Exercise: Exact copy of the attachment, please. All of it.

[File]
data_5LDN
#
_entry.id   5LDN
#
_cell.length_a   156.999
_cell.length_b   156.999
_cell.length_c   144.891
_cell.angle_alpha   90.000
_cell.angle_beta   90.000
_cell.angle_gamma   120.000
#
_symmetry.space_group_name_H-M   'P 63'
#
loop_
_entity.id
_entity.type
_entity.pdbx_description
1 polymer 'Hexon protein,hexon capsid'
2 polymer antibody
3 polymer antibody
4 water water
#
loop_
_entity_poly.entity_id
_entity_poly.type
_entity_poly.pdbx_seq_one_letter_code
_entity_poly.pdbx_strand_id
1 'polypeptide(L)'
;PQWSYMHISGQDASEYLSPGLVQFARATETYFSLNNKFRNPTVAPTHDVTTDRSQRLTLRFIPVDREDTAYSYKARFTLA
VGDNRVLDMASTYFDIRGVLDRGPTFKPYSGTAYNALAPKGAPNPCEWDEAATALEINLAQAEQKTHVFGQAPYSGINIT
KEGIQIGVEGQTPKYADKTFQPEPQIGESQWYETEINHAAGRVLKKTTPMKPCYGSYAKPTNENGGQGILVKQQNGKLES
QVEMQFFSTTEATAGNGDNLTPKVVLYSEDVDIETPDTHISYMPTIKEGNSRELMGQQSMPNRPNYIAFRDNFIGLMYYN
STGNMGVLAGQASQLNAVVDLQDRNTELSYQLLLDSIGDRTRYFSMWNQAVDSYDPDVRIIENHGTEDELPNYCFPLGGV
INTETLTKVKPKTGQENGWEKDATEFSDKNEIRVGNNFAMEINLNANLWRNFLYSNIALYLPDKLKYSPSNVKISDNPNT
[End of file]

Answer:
data_5LDN
#
_entry.id   5LDN
#
_cell.length_a   156.999
_cell.length_b   156.999
_cell.length_c   144.891
_cell.angle_alpha   90.000
_cell.angle_beta   90.000
_cell.angle_gamma   120.000
#
_symmetry.space_group_name_H-M   'P 63'
#
loop_
_entity.id
_entity.type
_entity.pdbx_description
1 polymer 'Hexon protein,hexon capsid'
2 polymer antibody
3 polymer antibody
4 water water
#
loop_
_entity_poly.entity_id
_entity_poly.type
_entity_poly.pdbx_seq_one_letter_code
_entity_poly.pdbx_strand_id
1 'polypeptide(L)'
;PQWSYMHISGQDASEYLSPGLVQFARATETYFSLNNKFRNPTVAPTHDVTTDRSQRLTLRFIPVDREDTAYSYKARFTLA
VGDNRVLDMASTYFDIRGVLDRGPTFKPYSGTAYNALAPKGAPNPCEWDEAATALEINLAQAEQKTHVFGQAPYSGINIT
KEGIQIGVEGQTPKYADKTFQPEPQIGESQWYETEINHAAGRVLKKTTPMKPCYGSYAKPTNENGGQGILVKQQNGKLES
QVEMQFFSTTEATAGNGDNLTPKVVLYSEDVDIETPDTHISYMPTIKEGNSRELMGQQSMPNRPNYIAFRDNFIGLMYYN
STGNMGVLAGQASQLNAVVDLQDRNTELSYQLLLDSIGDRTRYFSMWNQAVDSYDPDVRIIENHGTEDELPNYCFPLGGV
INTETLTKVKPKTGQENGWEKDATEFSDKNEIRVGNNFAMEINLNANLWRNFLYSNIALYLPDKLKYSPSNVKISDNPNT